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Peugeot 206

| 20-09-2019
In 1997, on vacation in England, I bought an issue of AutoExpress. The only thing I can still remember of the contents of that magazine, is a small picture that was attached to a letter to the editor. It was a spy photo from a previous publication, of a Peugeot that I did not yet know of: the 206.

Something else I certainly didn't know at that time, is that the 206 would be the car in which I really learned to drive after I passed my driving test. I didn't have a car back then, but my girlfriend - now my wife - had a blue
three-door Car with a door on each side and a large tailgate up to the roof
with the 1.9 diesel engine. As I grew up with
PSAPeugeot Société Anonyme, parent company of Peugeot and Citroën, among others
diesels, it made me slightly nostalgic. By the time I learned to change gear without mistreating the gearbox, 'the smurf' was traded in for a black three-door with the 1.4 HDi engine. The latter was from after the facelift and was a lot quieter. It was also a more luxurious version with things like air conditioning, factory radio, sports seats and white dials, with the typical French scale of 10-30-50-70-90-etc. I also remember that the flashing light had a much more civilized click sound. Unfortunately, you could still not set off without taking along spare lights. Apart from that, we have driven with great pleasure in both 206s.
Peugeot 206
My wife's 206, with my 207 behind it
The reason I remember the picture in AutoExpress, is that the design of the 206 really appealed to me. I had that anyway with Peugeots, but with the 206 in particular. I thought it was a very fresh appearance. If you put the 206 next to a 205, the car it actually succeeded, there are few similarities and you can clearly see that there are 15 years between both designs: a revolution. If you look at the models that have been put on the market in those 15 years, you will however see a logical line: evolution. The continued development of design is one of the things I have always liked in Peugeot's designs.
Evolution rear lights Peugeot
Evolution of the rear lights, from 205 to 206
The rear lights are a nice illustration of the design evolution at Peugeot. On the original 205, the rear lights were divided into three separate squares. In 1987, the 405 was released, with a rear light layout that would become recognizable for Peugeot: a grey block with a red block on two sides along it. With the 1987
faceliftUpdate of an existing model, often with slightly modified design
the rear lights on the 205 got the same layout. The 106, that together with the 306 was intended as a successor to the 205, had the rear lights low on the body, like the 205, but then slightly wider with a diagonal top – in fact the same shape as the
headlightLight unit on the front of a car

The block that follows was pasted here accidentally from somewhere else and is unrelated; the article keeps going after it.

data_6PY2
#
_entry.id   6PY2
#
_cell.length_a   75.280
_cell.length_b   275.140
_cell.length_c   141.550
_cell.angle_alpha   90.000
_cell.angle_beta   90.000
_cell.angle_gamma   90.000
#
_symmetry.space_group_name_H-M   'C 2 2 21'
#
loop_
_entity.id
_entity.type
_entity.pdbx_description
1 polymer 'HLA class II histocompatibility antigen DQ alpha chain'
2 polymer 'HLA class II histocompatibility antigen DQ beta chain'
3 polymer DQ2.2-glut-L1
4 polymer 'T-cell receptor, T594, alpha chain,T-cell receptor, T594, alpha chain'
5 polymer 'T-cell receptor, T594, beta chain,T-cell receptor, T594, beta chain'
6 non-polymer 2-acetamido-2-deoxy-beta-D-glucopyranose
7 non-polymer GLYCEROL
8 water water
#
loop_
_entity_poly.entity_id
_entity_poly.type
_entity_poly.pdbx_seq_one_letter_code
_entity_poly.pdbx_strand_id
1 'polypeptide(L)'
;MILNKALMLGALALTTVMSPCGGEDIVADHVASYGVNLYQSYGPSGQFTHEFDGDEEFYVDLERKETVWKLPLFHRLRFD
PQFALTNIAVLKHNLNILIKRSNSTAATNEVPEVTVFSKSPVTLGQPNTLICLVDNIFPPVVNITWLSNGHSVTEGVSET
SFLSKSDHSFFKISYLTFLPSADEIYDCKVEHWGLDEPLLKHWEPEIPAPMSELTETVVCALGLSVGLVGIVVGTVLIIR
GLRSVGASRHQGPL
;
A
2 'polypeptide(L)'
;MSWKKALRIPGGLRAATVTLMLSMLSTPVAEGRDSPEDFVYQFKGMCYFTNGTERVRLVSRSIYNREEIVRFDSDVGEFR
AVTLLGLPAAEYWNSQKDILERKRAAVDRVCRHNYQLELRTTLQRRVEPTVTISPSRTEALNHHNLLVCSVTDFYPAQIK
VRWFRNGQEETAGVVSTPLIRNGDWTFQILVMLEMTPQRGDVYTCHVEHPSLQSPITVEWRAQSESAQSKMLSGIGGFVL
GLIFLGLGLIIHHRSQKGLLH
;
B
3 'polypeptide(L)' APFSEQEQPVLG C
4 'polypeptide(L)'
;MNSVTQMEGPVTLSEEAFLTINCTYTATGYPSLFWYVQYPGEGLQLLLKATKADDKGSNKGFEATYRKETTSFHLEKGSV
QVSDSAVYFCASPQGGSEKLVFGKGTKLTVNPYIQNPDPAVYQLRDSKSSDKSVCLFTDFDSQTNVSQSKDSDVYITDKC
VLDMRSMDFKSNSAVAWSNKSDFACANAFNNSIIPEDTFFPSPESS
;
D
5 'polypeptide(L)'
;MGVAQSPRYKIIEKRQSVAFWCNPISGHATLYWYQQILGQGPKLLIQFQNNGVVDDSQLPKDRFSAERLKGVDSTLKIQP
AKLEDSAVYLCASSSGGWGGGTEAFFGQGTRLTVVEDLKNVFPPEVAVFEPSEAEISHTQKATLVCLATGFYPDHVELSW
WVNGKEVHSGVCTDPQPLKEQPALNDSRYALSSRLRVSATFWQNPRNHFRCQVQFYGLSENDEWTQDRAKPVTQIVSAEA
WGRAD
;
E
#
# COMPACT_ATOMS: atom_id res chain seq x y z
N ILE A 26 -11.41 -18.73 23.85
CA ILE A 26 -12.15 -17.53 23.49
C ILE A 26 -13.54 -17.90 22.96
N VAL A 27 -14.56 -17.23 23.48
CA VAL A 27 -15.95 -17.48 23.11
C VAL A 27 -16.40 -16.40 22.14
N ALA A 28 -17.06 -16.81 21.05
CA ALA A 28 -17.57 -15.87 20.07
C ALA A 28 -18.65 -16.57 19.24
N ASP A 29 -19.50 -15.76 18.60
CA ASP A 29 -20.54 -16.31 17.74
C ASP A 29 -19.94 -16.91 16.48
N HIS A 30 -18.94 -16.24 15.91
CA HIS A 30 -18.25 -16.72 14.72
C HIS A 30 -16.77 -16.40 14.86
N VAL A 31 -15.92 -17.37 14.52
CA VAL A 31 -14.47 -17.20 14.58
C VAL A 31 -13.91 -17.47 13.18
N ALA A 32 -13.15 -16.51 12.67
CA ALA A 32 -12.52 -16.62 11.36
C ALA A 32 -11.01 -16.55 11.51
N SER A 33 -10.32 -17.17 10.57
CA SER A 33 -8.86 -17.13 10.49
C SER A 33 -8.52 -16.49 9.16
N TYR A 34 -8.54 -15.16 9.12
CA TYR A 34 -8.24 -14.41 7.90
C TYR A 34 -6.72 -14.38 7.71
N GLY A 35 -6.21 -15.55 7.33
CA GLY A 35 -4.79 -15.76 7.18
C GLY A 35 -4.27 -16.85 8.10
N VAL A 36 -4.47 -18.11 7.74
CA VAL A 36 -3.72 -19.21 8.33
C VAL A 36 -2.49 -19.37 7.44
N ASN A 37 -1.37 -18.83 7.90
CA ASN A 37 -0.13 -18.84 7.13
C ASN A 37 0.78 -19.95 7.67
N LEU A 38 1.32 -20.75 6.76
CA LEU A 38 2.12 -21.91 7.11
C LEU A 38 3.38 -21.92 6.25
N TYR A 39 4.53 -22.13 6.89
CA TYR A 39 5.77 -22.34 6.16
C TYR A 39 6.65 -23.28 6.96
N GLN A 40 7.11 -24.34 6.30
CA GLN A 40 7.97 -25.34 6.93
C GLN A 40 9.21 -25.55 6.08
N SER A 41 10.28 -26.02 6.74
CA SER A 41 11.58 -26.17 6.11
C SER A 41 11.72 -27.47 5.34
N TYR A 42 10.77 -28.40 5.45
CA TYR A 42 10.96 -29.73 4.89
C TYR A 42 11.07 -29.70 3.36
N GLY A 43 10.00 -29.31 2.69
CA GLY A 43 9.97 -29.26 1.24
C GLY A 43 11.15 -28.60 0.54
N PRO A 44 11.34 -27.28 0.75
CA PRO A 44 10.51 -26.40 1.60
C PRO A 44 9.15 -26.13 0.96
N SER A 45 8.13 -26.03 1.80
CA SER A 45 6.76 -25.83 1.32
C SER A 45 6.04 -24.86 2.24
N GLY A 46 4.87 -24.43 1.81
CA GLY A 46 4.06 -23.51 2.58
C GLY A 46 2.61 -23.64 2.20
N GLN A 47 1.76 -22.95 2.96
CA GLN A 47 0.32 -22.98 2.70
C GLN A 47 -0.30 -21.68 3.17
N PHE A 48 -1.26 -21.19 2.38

s. The 306 got an evolution of that shape and the rear lights were placed slightly higher on the rear. The 406, which succeeded the 405, got rear lights with a similar shape to the 306, but with red and grey separated by a straight line. With the facelifts, the 306 got the same, nut the 106 got completely red rear lights. Then came the 206, also with all-red rear lights, but with a somewhat rounder-shaped evolution of the 306 rear lights. And so the rear lights of the 206 are a logical continuation of what Peugeot started with on the 205.

For a fresh appearance, you obviously need more than a beautifully evolved design of the rear lights. The overall picture of the car must be right: the proportions have to be good, and the design must be fresh enough, but not that revolutionary that people don't want to be seen in it. Peugeot managed to touch the right chord with the 206, as far as I'm concerned, which is confirmed by the sales figures. In total, around 8.3 million two-zero-sixes were produced, of which around 150,000 were sold as a new car in the Netherlands, making it the best-selling Peugeot ever in the Netherlands. According to Finnik, 101,586 Peugeots 206 are still in circulation in the Netherlands at the time of writing, some of which are probably second-hand imported cars. That's right with my impression; in our village you can still see them on every street corner, so to speak.
205, 206, 207
I really like pictures like this: our 206 between its predecessor and successor
The 206 was put on the market in 1998, roughly at the same time as one of its main competitors, the Renault Clio. A number of important competitors were about to be replaced: the Fiat Punto and Toyota Starlet (succeeded by the Yaris) in 1999, the Opel Corsa in 2000 and the Volkswagen Polo in 2001. By the way, the Polo was facelifted in 1999, one year after the introduction of the Clio and 206, and got completely red rear light units. Coincidence? A fact is that the 206 could expect a lot of competition, since cars often sell best in their first full year of sales. Still, the 206 seemed to have little trouble with all those new competitors. In the Netherlands, Peugeot sold 16,599 206s in the first full year, making the 206 the fourth best-selling model on the Dutch car market. In the following years, sales increased even further and in 2002 the 206 was the best-selling car in the Netherlands. Between 1998 and 2009, Peugeot sold about 83,000 206s more than Renault sold the Clio II between 1998 and 2006. The 206 even managed to convince around 70,000 customers more than the always popular Corsa and Polo. Now that you can call a top seller!

P.S. For those who have read the first blog in this series: in the yellow design at the top right you can recognize elements of the 206.